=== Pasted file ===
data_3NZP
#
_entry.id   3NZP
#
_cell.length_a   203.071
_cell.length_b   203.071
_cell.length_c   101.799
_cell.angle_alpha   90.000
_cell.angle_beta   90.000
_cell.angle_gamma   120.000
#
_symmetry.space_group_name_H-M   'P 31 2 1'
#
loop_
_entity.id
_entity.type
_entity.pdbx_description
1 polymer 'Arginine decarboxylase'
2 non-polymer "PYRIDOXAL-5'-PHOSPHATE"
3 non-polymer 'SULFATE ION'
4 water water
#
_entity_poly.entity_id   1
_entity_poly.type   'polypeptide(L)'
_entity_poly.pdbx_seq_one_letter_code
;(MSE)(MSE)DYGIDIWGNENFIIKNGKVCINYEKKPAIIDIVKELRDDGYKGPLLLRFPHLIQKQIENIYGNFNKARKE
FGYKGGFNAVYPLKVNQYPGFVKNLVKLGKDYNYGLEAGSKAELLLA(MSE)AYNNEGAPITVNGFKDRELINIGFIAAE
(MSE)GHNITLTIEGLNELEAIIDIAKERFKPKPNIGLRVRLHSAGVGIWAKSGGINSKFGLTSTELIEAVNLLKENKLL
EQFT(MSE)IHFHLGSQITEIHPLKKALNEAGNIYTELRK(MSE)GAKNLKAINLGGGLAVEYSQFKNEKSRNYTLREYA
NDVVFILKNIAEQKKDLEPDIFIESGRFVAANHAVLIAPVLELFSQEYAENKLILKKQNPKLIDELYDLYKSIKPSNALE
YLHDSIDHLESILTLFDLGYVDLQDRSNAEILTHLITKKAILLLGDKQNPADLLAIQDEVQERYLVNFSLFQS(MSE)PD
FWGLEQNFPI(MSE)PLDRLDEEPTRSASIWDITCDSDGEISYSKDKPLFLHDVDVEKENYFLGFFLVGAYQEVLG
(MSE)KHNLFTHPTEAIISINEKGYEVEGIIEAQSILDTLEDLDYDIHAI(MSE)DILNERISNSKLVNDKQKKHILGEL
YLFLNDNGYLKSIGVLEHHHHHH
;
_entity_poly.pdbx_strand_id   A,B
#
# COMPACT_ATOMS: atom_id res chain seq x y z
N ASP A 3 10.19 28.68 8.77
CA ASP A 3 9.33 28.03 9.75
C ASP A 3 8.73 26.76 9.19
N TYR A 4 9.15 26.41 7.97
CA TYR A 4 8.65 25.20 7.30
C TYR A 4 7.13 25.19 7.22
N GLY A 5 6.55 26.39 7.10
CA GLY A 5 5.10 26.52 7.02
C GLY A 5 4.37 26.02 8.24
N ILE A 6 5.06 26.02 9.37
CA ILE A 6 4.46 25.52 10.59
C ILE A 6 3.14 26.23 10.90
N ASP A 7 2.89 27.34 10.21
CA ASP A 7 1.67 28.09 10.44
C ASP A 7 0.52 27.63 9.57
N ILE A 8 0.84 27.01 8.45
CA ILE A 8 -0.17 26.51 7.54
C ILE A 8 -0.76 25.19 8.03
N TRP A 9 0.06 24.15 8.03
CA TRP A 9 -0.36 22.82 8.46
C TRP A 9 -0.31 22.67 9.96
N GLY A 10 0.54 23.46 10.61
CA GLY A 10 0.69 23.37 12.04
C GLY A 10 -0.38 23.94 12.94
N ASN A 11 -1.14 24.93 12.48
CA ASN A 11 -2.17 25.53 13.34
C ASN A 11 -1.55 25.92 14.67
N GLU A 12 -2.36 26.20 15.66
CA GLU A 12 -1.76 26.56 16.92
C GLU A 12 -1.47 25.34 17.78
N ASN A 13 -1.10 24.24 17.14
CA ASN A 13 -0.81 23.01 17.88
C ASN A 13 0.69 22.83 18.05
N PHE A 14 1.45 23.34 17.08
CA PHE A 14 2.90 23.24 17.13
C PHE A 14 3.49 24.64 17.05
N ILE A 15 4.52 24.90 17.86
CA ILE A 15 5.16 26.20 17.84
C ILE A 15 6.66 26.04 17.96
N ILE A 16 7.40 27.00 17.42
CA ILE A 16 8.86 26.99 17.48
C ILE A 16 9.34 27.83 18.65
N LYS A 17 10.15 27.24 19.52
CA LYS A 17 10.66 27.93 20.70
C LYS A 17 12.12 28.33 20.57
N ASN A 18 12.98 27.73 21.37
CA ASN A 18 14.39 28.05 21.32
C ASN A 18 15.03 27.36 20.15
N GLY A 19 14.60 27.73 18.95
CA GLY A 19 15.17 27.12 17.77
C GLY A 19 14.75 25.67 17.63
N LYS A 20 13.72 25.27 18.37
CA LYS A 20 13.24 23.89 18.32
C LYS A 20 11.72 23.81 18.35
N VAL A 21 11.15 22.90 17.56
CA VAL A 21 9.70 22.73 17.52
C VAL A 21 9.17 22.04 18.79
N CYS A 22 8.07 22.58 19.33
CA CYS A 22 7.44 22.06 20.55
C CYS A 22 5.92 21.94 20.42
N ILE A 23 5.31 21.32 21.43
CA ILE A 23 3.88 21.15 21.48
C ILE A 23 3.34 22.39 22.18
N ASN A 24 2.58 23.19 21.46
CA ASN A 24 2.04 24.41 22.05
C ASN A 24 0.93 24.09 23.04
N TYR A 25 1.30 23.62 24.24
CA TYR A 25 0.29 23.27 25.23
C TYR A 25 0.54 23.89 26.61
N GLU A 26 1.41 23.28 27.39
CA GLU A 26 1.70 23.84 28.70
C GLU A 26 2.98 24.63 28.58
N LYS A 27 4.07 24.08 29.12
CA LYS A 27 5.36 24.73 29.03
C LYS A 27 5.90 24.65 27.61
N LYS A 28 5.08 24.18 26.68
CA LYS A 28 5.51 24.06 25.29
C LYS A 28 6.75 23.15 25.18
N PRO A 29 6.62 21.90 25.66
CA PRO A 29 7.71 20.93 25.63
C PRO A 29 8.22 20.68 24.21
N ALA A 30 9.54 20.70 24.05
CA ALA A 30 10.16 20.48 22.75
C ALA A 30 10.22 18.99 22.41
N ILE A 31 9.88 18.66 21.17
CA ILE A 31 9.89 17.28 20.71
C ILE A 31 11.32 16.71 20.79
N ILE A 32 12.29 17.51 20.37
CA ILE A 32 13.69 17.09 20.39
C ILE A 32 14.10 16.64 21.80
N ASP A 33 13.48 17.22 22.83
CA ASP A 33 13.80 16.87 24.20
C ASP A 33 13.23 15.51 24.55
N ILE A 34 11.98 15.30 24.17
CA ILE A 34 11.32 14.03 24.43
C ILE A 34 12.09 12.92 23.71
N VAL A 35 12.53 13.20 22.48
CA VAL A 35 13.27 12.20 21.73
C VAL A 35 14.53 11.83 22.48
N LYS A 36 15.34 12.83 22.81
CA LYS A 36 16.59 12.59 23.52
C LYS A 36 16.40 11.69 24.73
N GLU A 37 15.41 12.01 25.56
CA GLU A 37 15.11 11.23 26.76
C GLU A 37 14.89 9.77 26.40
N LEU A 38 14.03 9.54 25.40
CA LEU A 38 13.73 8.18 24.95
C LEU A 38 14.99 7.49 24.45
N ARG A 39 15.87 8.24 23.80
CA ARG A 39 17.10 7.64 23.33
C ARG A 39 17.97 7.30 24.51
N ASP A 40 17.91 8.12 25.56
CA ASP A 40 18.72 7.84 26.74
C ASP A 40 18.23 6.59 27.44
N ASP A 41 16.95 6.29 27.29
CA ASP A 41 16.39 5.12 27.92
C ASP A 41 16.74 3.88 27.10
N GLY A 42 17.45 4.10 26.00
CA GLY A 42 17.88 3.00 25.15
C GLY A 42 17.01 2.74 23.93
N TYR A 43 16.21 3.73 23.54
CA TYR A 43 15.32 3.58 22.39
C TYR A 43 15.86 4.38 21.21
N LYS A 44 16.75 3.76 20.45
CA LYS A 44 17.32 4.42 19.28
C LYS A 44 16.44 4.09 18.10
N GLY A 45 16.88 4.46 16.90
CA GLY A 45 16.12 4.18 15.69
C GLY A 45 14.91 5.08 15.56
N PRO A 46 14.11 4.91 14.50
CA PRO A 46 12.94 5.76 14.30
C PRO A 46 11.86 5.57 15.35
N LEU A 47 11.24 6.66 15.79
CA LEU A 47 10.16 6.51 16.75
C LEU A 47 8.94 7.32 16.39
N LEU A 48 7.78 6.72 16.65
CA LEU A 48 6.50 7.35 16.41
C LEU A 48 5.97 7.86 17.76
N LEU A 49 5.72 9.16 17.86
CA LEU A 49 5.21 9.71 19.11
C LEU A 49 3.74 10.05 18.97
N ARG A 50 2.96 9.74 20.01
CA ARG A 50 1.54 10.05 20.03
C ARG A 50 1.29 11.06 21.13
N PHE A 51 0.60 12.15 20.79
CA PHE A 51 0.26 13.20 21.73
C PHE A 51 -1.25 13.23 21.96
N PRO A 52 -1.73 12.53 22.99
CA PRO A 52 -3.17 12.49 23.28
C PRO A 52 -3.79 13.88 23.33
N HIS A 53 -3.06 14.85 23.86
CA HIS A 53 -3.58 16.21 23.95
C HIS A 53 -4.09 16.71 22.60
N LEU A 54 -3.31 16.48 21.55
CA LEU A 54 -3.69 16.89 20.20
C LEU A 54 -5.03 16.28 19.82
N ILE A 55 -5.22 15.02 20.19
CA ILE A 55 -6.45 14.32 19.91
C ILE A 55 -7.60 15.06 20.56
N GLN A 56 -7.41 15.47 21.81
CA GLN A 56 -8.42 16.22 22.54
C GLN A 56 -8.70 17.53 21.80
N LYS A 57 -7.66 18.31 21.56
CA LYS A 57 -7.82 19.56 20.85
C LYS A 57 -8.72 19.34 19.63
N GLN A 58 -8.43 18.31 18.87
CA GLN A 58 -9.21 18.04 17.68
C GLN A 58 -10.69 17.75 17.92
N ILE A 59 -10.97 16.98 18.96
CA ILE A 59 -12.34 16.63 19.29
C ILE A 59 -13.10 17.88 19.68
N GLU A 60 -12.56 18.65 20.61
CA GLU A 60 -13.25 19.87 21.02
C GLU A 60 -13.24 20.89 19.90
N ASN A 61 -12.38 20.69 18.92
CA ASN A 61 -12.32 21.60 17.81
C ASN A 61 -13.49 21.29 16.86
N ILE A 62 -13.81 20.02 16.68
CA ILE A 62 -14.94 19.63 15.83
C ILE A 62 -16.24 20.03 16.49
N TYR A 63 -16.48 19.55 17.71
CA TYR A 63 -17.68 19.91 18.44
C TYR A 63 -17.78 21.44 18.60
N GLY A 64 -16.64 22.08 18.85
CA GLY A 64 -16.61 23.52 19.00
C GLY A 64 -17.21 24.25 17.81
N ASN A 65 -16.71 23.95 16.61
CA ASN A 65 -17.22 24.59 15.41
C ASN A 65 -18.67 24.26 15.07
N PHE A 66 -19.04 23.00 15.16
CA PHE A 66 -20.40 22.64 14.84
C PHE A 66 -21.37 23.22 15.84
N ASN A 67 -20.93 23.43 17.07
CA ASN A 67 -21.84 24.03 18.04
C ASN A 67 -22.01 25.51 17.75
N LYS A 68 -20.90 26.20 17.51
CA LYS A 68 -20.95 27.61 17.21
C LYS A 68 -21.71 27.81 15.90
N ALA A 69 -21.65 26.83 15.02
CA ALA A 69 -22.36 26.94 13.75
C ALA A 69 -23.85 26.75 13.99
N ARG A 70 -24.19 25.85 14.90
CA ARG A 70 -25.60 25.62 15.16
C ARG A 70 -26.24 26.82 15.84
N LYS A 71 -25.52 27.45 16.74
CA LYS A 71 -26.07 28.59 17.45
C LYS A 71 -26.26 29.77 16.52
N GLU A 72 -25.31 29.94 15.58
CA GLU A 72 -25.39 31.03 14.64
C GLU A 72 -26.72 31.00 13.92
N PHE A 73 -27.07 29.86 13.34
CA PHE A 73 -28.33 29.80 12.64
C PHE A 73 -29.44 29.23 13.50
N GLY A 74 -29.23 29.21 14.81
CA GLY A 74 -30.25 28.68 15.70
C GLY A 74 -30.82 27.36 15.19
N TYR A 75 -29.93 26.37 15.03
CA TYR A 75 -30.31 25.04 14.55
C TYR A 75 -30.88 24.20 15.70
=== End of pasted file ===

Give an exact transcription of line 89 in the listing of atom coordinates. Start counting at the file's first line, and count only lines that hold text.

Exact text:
C GLY A 19 14.75 25.67 17.63